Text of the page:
Interestingly, they accept both bitcoin and litecoin-denominated Lightning payments. I don’t have any litecoin, so it’s bitcoin for now. Hitting the “Pay Now” button brought up a screen that should look familiar to anyone who has made a payment via a bitcoin payment processor, such as BitPay, over the years.

At this point, I noticed the Eclair wallet was displaying a message that said sending funds is disabled because Electrum (the popular Bitcoin light client?) is disconnected. This message would pop up every now and then throughout my entire adventure. Having said that, it only happened when waking up the phone from sleep, so I imagine it had to do with turning off some activity while the wallet was not in use.

While looking at the payment screen, I noticed that there was only a QR code for sending a Lightning payment, but no way to first open a channel with Bitrefill. This was my first time using Lightning, so I was going to have to open a channel with Bitrefill directly or someone else who was already connected to Bitrefill on the Lightning Network.

Clicking a help button on the payment page eventually led me to a screen with a QR code that could be used to open a channel with Bitrefill.

It was at this point that I realized I had skipped the crucial part of sending some bitcoin to the Eclair wallet before I got started. This means it will take two on-chain transactions to open a channel with Bitrefill or anyone else (one transaction to the Eclair wallet and one to open the channel from the Eclair wallet once the funds were available).

This is a symptom of the early days of the development of the Lightning Network. Generally speaking, less on-chain transactions will be needed once more people are making Lightning payments on a regular basis. In the future, perhaps I’d get paid for an article via the Lightning Network and then use some of that to purchase the Steam voucher without touching the blockchain at all. As of now, receiving Lightning payments via the Eclair wallet is not enabled due to security reasons detailed in an FAQ page.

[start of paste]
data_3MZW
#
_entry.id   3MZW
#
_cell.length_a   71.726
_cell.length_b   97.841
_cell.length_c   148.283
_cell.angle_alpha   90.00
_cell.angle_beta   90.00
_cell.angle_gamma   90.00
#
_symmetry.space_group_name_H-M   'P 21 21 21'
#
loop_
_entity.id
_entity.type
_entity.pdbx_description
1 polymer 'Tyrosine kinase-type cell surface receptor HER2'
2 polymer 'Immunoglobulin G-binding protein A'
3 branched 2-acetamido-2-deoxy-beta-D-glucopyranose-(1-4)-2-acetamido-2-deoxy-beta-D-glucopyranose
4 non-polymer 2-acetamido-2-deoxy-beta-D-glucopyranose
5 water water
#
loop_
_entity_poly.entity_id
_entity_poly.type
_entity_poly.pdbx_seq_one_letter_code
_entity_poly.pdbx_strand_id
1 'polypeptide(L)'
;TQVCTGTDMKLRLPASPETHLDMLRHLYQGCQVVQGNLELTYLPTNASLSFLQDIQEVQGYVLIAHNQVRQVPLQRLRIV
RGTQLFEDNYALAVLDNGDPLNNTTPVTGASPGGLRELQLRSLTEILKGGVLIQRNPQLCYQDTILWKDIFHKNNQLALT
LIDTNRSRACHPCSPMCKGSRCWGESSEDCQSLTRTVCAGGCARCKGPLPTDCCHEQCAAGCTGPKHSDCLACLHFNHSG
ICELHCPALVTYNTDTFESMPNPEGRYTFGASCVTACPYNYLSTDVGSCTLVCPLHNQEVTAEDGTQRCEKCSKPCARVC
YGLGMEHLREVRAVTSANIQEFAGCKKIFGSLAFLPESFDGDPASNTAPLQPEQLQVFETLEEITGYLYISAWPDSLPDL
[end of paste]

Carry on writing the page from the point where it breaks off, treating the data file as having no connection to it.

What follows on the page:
To get some bitcoin into my Eclair wallet, I had to send the receiving address to myself over a messaging app. Not exactly the most user-friendly experience, but this is more of a general cryptocurrency issue rather than something specific to Bitcoin or the Lightning Network. Who would have thought that we’d still not be using human-readable names (similar to email addresses) to send bitcoin payments in 2018. Some wallets have moved in the right direction (think Samourai Wallet’s use of reusable payment codes), but the vast majority of Bitcoin software doesn’t handle this well at all.

I got distracted before copying and pasting the receiving bitcoin address into my messenger app of choice because it was time to play HQ Trivia. Once that was over, I decided to send a balance that had been sitting on an exchange (or at least part of it) over to my Eclair wallet. I knew it would take some time for the exchange to broadcast the transaction and for at least one new block to be found, so I took this time to cook a steak.